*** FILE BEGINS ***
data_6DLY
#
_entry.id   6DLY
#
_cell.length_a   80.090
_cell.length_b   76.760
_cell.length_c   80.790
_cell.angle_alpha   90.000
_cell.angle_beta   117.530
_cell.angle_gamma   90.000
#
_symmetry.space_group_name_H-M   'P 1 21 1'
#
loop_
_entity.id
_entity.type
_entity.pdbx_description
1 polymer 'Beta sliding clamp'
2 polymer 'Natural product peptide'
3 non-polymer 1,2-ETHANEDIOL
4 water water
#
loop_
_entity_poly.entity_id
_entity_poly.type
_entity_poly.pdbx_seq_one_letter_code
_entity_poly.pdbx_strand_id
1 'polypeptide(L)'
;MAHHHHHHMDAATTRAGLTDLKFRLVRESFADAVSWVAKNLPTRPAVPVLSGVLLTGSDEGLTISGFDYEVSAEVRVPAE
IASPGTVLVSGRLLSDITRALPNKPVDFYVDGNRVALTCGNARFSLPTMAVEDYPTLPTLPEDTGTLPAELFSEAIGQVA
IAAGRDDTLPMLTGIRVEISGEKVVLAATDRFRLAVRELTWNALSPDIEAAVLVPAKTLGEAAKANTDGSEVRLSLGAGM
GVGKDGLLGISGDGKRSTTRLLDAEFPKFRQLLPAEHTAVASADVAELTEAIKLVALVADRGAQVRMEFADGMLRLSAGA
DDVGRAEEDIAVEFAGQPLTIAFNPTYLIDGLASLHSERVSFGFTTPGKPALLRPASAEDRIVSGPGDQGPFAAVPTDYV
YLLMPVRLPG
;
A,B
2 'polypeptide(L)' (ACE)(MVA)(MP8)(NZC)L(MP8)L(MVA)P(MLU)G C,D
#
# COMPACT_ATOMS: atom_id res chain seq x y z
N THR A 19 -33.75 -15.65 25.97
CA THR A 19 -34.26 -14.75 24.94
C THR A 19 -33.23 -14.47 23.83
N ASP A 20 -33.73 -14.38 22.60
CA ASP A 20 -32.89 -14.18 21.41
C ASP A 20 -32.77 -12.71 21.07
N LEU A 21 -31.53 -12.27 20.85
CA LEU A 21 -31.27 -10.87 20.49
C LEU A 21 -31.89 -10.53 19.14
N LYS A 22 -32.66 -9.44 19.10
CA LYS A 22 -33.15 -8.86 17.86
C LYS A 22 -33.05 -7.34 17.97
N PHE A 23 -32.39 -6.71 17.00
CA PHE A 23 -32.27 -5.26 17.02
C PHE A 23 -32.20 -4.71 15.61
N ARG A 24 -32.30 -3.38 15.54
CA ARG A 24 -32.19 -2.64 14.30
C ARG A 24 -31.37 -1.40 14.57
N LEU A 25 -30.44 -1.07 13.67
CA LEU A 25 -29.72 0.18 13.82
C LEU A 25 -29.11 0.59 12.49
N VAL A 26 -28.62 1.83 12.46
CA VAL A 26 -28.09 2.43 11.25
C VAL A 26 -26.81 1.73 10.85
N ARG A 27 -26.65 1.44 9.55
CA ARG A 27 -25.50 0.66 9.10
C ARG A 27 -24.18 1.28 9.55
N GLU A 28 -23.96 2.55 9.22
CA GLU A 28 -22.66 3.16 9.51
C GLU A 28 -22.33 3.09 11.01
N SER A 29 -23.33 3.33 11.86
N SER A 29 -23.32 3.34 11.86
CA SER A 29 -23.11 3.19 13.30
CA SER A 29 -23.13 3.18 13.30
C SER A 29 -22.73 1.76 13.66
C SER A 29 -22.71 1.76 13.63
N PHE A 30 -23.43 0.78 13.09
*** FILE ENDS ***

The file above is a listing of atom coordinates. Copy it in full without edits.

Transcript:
data_6DLY
#
_entry.id   6DLY
#
_cell.length_a   80.090
_cell.length_b   76.760
_cell.length_c   80.790
_cell.angle_alpha   90.000
_cell.angle_beta   117.530
_cell.angle_gamma   90.000
#
_symmetry.space_group_name_H-M   'P 1 21 1'
#
loop_
_entity.id
_entity.type
_entity.pdbx_description
1 polymer 'Beta sliding clamp'
2 polymer 'Natural product peptide'
3 non-polymer 1,2-ETHANEDIOL
4 water water
#
loop_
_entity_poly.entity_id
_entity_poly.type
_entity_poly.pdbx_seq_one_letter_code
_entity_poly.pdbx_strand_id
1 'polypeptide(L)'
;MAHHHHHHMDAATTRAGLTDLKFRLVRESFADAVSWVAKNLPTRPAVPVLSGVLLTGSDEGLTISGFDYEVSAEVRVPAE
IASPGTVLVSGRLLSDITRALPNKPVDFYVDGNRVALTCGNARFSLPTMAVEDYPTLPTLPEDTGTLPAELFSEAIGQVA
IAAGRDDTLPMLTGIRVEISGEKVVLAATDRFRLAVRELTWNALSPDIEAAVLVPAKTLGEAAKANTDGSEVRLSLGAGM
GVGKDGLLGISGDGKRSTTRLLDAEFPKFRQLLPAEHTAVASADVAELTEAIKLVALVADRGAQVRMEFADGMLRLSAGA
DDVGRAEEDIAVEFAGQPLTIAFNPTYLIDGLASLHSERVSFGFTTPGKPALLRPASAEDRIVSGPGDQGPFAAVPTDYV
YLLMPVRLPG
;
A,B
2 'polypeptide(L)' (ACE)(MVA)(MP8)(NZC)L(MP8)L(MVA)P(MLU)G C,D
#
# COMPACT_ATOMS: atom_id res chain seq x y z
N THR A 19 -33.75 -15.65 25.97
CA THR A 19 -34.26 -14.75 24.94
C THR A 19 -33.23 -14.47 23.83
N ASP A 20 -33.73 -14.38 22.60
CA ASP A 20 -32.89 -14.18 21.41
C ASP A 20 -32.77 -12.71 21.07
N LEU A 21 -31.53 -12.27 20.85
CA LEU A 21 -31.27 -10.87 20.49
C LEU A 21 -31.89 -10.53 19.14
N LYS A 22 -32.66 -9.44 19.10
CA LYS A 22 -33.15 -8.86 17.86
C LYS A 22 -33.05 -7.34 17.97
N PHE A 23 -32.39 -6.71 17.00
CA PHE A 23 -32.27 -5.26 17.02
C PHE A 23 -32.20 -4.71 15.61
N ARG A 24 -32.30 -3.38 15.54
CA ARG A 24 -32.19 -2.64 14.30
C ARG A 24 -31.37 -1.40 14.57
N LEU A 25 -30.44 -1.07 13.67
CA LEU A 25 -29.72 0.18 13.82
C LEU A 25 -29.11 0.59 12.49
N VAL A 26 -28.62 1.83 12.46
CA VAL A 26 -28.09 2.43 11.25
C VAL A 26 -26.81 1.73 10.85
N ARG A 27 -26.65 1.44 9.55
CA ARG A 27 -25.50 0.66 9.10
C ARG A 27 -24.18 1.28 9.55
N GLU A 28 -23.96 2.55 9.22
CA GLU A 28 -22.66 3.16 9.51
C GLU A 28 -22.33 3.09 11.01
N SER A 29 -23.33 3.33 11.86
N SER A 29 -23.32 3.34 11.86
CA SER A 29 -23.11 3.19 13.30
CA SER A 29 -23.13 3.18 13.30
C SER A 29 -22.73 1.76 13.66
C SER A 29 -22.71 1.76 13.63
N PHE A 30 -23.43 0.78 13.09